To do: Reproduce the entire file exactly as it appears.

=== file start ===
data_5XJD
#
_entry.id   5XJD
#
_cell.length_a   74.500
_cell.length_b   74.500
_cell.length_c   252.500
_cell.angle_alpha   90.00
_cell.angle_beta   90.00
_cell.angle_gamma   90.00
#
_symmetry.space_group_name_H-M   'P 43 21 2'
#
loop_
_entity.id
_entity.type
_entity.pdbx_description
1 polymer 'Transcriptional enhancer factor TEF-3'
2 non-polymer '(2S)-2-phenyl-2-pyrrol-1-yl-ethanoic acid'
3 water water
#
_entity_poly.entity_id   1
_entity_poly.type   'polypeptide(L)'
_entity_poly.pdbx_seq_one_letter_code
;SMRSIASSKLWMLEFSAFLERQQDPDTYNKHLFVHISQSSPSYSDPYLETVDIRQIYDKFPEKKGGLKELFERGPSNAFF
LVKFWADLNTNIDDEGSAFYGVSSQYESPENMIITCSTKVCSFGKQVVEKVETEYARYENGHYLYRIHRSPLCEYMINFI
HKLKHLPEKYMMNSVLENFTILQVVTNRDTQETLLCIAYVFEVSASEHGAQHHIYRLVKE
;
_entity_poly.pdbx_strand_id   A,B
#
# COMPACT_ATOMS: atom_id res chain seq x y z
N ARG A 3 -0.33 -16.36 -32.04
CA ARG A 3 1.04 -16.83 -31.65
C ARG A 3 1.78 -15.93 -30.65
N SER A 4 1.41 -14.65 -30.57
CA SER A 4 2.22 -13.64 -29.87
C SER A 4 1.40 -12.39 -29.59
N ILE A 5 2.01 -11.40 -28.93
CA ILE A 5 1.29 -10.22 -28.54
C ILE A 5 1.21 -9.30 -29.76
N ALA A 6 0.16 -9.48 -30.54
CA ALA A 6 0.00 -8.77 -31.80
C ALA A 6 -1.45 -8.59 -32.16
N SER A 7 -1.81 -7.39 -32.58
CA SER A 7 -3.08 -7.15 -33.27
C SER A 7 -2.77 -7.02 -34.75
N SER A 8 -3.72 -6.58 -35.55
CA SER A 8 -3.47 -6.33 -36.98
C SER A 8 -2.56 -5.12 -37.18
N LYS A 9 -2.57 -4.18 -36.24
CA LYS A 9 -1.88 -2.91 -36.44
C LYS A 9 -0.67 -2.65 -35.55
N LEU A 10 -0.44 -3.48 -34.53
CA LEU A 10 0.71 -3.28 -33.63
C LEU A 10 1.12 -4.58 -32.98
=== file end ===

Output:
data_5XJD
#
_entry.id   5XJD
#
_cell.length_a   74.500
_cell.length_b   74.500
_cell.length_c   252.500
_cell.angle_alpha   90.00
_cell.angle_beta   90.00
_cell.angle_gamma   90.00
#
_symmetry.space_group_name_H-M   'P 43 21 2'
#
loop_
_entity.id
_entity.type
_entity.pdbx_description
1 polymer 'Transcriptional enhancer factor TEF-3'
2 non-polymer '(2S)-2-phenyl-2-pyrrol-1-yl-ethanoic acid'
3 water water
#
_entity_poly.entity_id   1
_entity_poly.type   'polypeptide(L)'
_entity_poly.pdbx_seq_one_letter_code
;SMRSIASSKLWMLEFSAFLERQQDPDTYNKHLFVHISQSSPSYSDPYLETVDIRQIYDKFPEKKGGLKELFERGPSNAFF
LVKFWADLNTNIDDEGSAFYGVSSQYESPENMIITCSTKVCSFGKQVVEKVETEYARYENGHYLYRIHRSPLCEYMINFI
HKLKHLPEKYMMNSVLENFTILQVVTNRDTQETLLCIAYVFEVSASEHGAQHHIYRLVKE
;
_entity_poly.pdbx_strand_id   A,B
#
# COMPACT_ATOMS: atom_id res chain seq x y z
N ARG A 3 -0.33 -16.36 -32.04
CA ARG A 3 1.04 -16.83 -31.65
C ARG A 3 1.78 -15.93 -30.65
N SER A 4 1.41 -14.65 -30.57
CA SER A 4 2.22 -13.64 -29.87
C SER A 4 1.40 -12.39 -29.59
N ILE A 5 2.01 -11.40 -28.93
CA ILE A 5 1.29 -10.22 -28.54
C ILE A 5 1.21 -9.30 -29.76
N ALA A 6 0.16 -9.48 -30.54
CA ALA A 6 0.00 -8.77 -31.80
C ALA A 6 -1.45 -8.59 -32.16
N SER A 7 -1.81 -7.39 -32.58
CA SER A 7 -3.08 -7.15 -33.27
C SER A 7 -2.77 -7.02 -34.75
N SER A 8 -3.72 -6.58 -35.55
CA SER A 8 -3.47 -6.33 -36.98
C SER A 8 -2.56 -5.12 -37.18
N LYS A 9 -2.57 -4.18 -36.24
CA LYS A 9 -1.88 -2.91 -36.44
C LYS A 9 -0.67 -2.65 -35.55
N LEU A 10 -0.44 -3.48 -34.53
CA LEU A 10 0.71 -3.28 -33.63
C LEU A 10 1.12 -4.58 -32.98